“To See the Face of God”

December 24, 2012


“He had a human face.”

Reflecting on the One born this night, the novelist and minister Frederick Buechner said, “Whoever he was or was not, whoever he thought he was, whoever he has become in the memories of men and women since and will go on becoming for as long as we remember him…he was a human being once. And he had…a human face.”

We imagine that face in so many different ways—as a calm newborn baby asleep on the hay; as an inquisitive pre-teen, wise beyond his years; as an anguished adult. We depict that face—as the book I shared with the children showed—as European, African, Asian, Native American, because we sense that this Jesus is like us—whoever we might be. He was born as we are born, born into a world much like our own, no matter how the world has changed in 2000 years: still a world in which the presence of a child brings us hope and happiness, still a world in which all that we love can be threatened.

By faith we say that when we look at the human face of Jesus, we see the face of God. The theologians call this “incarnation”—God taking on human flesh, the Creator coming among us as a creature.

This is the wondrous cause for our celebration at Christmas. This day is not so much the birthday of Jesus—for as even the Pope has recently said, we don’t really know when that was—as it is the celebration of God with us in Jesus.

In Jesus, God becomes incarnate—taking on human flesh, human life. That’s always kind of embarrassing for Christians because it means we don’t worship a grand and noble God, distant in the heavens. We worship a God best known in human flesh. We don’t proclaim a God who shows us how our souls can be raised to a heavenly stature. We announce a God who takes on the limitations of earthly, fleshy existence.

To know the meaning of Christ, we should go to the stable. Look into the manger. Look with the eyes of faith. See God known not in heavenly visions but in a human being. The human face of Jesus reveals the God who accepts humanity fully—born as we are, dying as we will—and not an elegant death at that.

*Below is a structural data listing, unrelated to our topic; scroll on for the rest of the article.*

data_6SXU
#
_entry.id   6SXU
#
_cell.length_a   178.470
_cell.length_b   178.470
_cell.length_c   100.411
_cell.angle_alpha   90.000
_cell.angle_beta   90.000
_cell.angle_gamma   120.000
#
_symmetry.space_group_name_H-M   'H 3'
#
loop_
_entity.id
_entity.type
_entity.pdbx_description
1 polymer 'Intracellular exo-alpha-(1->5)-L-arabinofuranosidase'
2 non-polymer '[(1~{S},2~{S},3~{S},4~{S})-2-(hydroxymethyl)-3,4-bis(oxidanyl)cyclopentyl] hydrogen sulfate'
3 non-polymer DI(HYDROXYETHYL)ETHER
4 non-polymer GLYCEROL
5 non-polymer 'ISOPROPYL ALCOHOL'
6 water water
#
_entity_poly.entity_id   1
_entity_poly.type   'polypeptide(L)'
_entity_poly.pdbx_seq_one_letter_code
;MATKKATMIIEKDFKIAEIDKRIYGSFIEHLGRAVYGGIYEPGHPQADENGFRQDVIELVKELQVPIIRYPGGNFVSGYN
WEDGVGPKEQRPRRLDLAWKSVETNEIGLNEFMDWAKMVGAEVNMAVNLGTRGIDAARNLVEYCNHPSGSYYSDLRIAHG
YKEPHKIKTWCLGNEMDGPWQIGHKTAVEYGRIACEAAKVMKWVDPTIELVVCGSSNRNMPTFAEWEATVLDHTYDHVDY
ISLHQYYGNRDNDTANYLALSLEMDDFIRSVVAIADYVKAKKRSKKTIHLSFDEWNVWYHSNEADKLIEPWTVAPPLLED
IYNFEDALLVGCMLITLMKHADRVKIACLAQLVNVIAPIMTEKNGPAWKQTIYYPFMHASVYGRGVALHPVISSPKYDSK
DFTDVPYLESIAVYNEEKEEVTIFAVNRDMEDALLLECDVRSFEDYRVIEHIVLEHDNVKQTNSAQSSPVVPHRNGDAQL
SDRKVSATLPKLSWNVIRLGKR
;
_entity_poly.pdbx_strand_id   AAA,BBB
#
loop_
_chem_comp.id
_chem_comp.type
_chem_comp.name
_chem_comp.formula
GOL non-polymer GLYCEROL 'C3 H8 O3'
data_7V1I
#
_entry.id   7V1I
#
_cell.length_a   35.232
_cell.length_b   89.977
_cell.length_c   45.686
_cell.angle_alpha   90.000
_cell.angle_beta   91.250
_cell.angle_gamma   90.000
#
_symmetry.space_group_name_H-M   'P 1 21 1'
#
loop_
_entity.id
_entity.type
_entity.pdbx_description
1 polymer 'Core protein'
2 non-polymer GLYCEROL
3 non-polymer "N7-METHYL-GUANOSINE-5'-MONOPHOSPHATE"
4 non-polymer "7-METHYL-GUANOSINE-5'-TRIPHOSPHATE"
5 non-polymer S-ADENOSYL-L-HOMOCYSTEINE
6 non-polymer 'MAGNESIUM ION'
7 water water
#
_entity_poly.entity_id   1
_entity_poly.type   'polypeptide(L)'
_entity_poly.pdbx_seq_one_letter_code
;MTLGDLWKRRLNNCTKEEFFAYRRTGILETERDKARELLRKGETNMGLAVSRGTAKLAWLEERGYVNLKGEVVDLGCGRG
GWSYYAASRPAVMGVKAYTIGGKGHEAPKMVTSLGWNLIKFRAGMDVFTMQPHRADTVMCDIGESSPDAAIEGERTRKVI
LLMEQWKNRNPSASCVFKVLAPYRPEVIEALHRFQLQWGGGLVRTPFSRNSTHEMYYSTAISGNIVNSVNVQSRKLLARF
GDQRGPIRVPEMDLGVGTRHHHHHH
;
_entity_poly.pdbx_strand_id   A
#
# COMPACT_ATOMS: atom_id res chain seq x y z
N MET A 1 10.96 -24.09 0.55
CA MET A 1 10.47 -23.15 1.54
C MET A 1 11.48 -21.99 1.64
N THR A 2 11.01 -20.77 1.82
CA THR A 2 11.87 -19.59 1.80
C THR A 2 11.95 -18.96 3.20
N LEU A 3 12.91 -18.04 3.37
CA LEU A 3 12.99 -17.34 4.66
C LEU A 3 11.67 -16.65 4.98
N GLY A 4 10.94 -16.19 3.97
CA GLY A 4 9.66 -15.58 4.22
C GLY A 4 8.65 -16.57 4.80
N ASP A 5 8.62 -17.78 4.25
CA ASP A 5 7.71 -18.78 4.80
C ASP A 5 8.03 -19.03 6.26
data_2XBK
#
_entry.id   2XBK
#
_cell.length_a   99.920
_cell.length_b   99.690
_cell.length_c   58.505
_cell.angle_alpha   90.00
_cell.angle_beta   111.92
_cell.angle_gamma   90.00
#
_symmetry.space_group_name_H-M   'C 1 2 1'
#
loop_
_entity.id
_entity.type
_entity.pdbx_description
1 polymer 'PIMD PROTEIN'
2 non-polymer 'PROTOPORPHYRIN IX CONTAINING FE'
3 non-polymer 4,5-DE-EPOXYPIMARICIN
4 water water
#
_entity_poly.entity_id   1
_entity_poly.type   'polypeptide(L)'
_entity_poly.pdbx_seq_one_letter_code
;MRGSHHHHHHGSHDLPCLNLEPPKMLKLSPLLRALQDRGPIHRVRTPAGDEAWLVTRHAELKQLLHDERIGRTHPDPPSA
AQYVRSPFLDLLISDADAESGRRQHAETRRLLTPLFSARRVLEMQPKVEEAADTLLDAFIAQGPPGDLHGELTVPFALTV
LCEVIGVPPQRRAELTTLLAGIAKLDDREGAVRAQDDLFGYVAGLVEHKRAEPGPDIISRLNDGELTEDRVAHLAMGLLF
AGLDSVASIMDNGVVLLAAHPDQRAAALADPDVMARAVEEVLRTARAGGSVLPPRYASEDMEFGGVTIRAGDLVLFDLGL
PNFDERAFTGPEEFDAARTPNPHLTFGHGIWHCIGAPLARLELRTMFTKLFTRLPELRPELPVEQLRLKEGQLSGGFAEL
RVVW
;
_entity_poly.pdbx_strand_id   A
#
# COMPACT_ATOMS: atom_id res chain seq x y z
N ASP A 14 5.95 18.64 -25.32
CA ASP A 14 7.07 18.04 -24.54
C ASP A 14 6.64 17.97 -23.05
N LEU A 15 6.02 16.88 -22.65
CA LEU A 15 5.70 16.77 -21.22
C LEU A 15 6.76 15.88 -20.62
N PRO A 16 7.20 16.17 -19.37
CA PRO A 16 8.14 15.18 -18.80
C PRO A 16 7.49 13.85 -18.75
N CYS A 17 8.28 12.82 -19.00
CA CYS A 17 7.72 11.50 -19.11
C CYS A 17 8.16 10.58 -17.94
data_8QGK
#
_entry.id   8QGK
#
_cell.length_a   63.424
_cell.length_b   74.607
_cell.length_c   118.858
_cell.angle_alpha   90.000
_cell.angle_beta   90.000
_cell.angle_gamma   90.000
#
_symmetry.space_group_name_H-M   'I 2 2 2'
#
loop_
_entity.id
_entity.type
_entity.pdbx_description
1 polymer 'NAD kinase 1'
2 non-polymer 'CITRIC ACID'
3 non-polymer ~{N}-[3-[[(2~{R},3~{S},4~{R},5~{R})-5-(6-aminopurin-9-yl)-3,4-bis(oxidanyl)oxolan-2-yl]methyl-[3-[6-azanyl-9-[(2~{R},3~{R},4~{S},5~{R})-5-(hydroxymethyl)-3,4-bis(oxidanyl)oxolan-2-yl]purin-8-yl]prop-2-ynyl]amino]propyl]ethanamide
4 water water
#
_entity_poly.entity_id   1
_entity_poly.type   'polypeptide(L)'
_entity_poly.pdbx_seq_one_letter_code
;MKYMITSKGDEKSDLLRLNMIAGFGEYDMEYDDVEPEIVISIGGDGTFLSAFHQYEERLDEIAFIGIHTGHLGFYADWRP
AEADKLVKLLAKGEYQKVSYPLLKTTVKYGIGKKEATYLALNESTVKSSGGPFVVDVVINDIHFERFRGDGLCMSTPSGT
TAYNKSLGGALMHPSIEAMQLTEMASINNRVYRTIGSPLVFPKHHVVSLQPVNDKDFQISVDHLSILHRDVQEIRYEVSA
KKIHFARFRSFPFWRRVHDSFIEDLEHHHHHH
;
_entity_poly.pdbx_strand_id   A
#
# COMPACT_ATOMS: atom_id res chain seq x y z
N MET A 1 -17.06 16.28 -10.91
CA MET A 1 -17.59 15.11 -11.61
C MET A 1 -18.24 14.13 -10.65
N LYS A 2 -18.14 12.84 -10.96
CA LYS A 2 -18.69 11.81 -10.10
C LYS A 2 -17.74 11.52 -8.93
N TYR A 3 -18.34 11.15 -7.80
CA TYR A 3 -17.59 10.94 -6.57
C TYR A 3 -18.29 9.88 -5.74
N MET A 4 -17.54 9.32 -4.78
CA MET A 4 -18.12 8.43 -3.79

“He had a human face.”

But all of this is just theology—even if it is good theology—unless we can make this real in our own lives today.

How are we to see the human face of God in our time?

Tomorrow is Christmas Day—and it is also the opening of the long awaited film version of Les Miserables.

I don’t think it’s giving anything away to say that near the end of this long saga of guilt and redemption, cast members sing, “To love another is to see the face of God.”

To love another is to see the face of God.

In our own time we hear of a new possibility, made real in the birth of Jesus. This birth, this season draws us toward compassion, toward mercy, toward the best in ourselves and in others.

Just this morning, an article in The New York Times pointed to new research showing that “frequent church- or synagogue-goers were more likely to give money to charity, do volunteer work, help the homeless, donate blood, help a neighbor with housework, spend time with someone who was feeling depressed, offer a seat to a stranger or help someone find a job.”[i]

We are more likely, that is, to see the face of God.

God desires that we would be able to love our neighbors as ourselves—which is no small accomplishment. The Creator of all that is became like us, entered into human life so that we might be transformed in accord with God’s original intentions.

The message of Christmas is that God loves human and earthly things. God has come to us in human flesh that we might love our time, our world all the more. And in loving family and neighbors, in welcoming strangers we might glimpse the eternity that carries us all.

In Jesus Christ, born in Bethlehem, we discover a God who knows what it means to hurt so deeply that even tears seem useless, we discover a God who knows that life can at times be unspeakably good.

God has come to us as a human being—and all of life matters. Your life matters. What you care about most matters. Your deepest commitments that grow out of love, the actions that you take to make your dreams a reality all matter.


Lying in a manger, in human flesh, we find a savior, who is Christ the Lord.

[i][i] Jonathan Sacks “The Moral Animal,” NYT, Dec. 24, 12. http://www.nytimes.com/2012/12/24/opinion/the-moral-animal.html?hp&_r=0.